Lender Amigo swung to a loss after taking a hit from the coronavirus pandemic and a surge in customer complaints.
Amigo reported a £37.9m loss for the year to the year ended 31 March 2020, down from a profit of £111m the year before.
This was due to the cost of complaints jumping to £126.8m, compared to £100,000 in 2019.
Amigo’s net loan book dropped 9.1 per cent to £643m, while revenue grew 8.7 per cent from £270.7m to £294.2m. But the impairment to revenue ratio jumped to 38.5 per cent, which the lender said reflected the “material impact” from coronavirus.
The total dividend per share for the year – 3.1p – was paid in January 2020 but the board will not recommend a final dividend.
Why it’s interesting
Amigo warned about its financial future after a surge in customer complaints. The Financial Conduct Authority (FCA) started an investigation into the firm’s credit worthiness, which Amigo warned could result in a huge fine or a remediation exercise which could “reasonably be expected to exhaust the group’s available liquid resources”.
Amigo also warned it was facing a “material uncertainty surrounding going concern” because of the economic hit of coronavirus. This come in tandem with “a potential increase in the level of complaints received and the possible outcome” of an investigation by the watchdog.
In a separate announcement today, Amigo said it had lined up Jonathan Roe as its new chairman. The veteran banker was most recently chairman of Vanquis Bank for three and a half years.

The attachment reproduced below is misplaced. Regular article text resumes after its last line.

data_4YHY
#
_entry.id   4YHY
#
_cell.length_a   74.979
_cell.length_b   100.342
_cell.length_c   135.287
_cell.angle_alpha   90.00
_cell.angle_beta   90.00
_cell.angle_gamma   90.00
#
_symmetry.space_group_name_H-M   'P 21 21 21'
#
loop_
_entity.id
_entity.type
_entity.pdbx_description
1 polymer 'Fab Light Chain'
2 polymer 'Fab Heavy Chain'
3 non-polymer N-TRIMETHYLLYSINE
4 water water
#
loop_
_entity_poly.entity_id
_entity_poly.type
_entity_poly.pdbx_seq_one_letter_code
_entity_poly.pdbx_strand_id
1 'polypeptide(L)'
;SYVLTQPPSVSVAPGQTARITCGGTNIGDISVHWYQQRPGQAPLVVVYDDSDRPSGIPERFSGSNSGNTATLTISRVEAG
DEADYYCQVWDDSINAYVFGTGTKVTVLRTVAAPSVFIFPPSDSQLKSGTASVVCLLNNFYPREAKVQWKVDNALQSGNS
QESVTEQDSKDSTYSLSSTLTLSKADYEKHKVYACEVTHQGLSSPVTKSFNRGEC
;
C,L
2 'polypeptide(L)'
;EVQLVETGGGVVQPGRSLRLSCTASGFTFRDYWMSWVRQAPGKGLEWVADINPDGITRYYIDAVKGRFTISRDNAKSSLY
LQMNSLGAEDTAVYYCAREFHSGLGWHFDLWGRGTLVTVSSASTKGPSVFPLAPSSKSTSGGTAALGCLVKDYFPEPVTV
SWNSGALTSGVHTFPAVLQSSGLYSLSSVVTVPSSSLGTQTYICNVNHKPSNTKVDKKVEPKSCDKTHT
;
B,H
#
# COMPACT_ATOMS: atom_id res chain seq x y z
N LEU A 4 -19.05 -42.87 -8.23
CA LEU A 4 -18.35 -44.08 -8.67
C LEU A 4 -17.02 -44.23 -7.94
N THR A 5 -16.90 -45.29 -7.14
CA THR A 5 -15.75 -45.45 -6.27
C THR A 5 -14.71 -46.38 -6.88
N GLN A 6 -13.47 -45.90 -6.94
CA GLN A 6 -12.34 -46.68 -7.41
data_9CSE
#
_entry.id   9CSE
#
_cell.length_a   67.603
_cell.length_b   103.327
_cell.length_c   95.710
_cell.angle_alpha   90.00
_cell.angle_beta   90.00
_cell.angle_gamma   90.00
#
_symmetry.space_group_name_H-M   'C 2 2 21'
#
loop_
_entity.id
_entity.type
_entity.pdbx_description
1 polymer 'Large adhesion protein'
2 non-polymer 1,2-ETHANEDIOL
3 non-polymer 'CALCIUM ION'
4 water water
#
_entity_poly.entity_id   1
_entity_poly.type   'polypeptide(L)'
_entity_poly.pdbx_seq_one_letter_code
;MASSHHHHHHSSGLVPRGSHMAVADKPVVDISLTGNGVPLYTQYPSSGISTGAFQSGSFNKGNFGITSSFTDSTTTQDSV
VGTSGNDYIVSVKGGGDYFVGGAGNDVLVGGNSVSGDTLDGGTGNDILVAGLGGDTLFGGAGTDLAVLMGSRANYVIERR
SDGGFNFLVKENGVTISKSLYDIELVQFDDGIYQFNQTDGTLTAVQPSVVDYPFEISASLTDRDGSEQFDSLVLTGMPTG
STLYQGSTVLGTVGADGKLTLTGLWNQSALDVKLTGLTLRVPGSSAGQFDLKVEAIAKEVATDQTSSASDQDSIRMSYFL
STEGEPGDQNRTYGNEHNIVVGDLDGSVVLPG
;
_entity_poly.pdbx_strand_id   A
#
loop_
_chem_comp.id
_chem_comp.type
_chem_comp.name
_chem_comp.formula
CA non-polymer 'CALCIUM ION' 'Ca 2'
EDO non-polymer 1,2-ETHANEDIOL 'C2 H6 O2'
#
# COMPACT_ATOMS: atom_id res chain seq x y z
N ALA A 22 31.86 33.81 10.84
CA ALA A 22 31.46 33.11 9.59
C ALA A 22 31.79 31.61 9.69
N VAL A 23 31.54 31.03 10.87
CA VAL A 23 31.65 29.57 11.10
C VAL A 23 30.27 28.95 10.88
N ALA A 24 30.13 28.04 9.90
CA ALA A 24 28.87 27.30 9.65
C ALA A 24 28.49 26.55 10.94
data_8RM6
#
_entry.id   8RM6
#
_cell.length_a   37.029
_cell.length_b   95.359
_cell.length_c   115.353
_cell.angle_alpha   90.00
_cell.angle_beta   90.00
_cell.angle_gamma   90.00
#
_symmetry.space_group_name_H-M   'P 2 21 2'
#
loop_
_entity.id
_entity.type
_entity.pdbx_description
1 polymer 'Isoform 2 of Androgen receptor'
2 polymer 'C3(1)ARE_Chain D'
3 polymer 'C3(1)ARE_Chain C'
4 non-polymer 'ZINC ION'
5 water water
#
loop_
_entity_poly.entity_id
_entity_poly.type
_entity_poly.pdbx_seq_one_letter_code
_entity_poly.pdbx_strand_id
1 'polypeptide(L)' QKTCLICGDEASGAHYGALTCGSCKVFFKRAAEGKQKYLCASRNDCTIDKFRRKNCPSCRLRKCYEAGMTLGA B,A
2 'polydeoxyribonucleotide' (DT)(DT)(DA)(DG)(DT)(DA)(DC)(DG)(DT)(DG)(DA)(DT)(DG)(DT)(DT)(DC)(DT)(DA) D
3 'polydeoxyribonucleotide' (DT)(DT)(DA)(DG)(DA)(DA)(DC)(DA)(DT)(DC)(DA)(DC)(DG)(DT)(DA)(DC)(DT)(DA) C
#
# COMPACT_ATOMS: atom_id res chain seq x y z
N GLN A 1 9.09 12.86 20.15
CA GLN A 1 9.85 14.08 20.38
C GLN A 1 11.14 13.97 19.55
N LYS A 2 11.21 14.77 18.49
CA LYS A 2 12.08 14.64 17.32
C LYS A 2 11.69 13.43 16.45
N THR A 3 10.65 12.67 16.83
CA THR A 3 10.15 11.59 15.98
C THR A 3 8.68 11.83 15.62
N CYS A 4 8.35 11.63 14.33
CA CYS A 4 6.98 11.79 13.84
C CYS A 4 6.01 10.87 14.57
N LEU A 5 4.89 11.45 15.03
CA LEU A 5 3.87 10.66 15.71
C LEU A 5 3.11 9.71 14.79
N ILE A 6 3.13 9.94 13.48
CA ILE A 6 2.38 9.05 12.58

This month the lender reappointed its former chief executive Glen Crawford after a fight between Amigo’s founder and board of directors.
He led the firm through its initial public offering (IPO) and authorisation process with the FCA, before stepping down last year for medical reasons. He returned to the firm as an adviser before confirming he would take over again as boss on 1 August.
What Amigo said
Acting chairman Roger Lovering said:
“The last 12 months have been a challenging and difficult period, which is reflected in our results today. We are operating against an evolving regulatory picture, while facing economic uncertainty due to the Covid-19 pandemic.”
“Subsequent to our year-end, we have seen a substantial increase in the volume of complaints and this has led us to make a significant provision, which resulted in an overall loss for the financial year. We continue to engage productively with our regulators to understand the evolution in their approach and anticipate that this will remain an ongoing focus for the new Board members of Amigo.”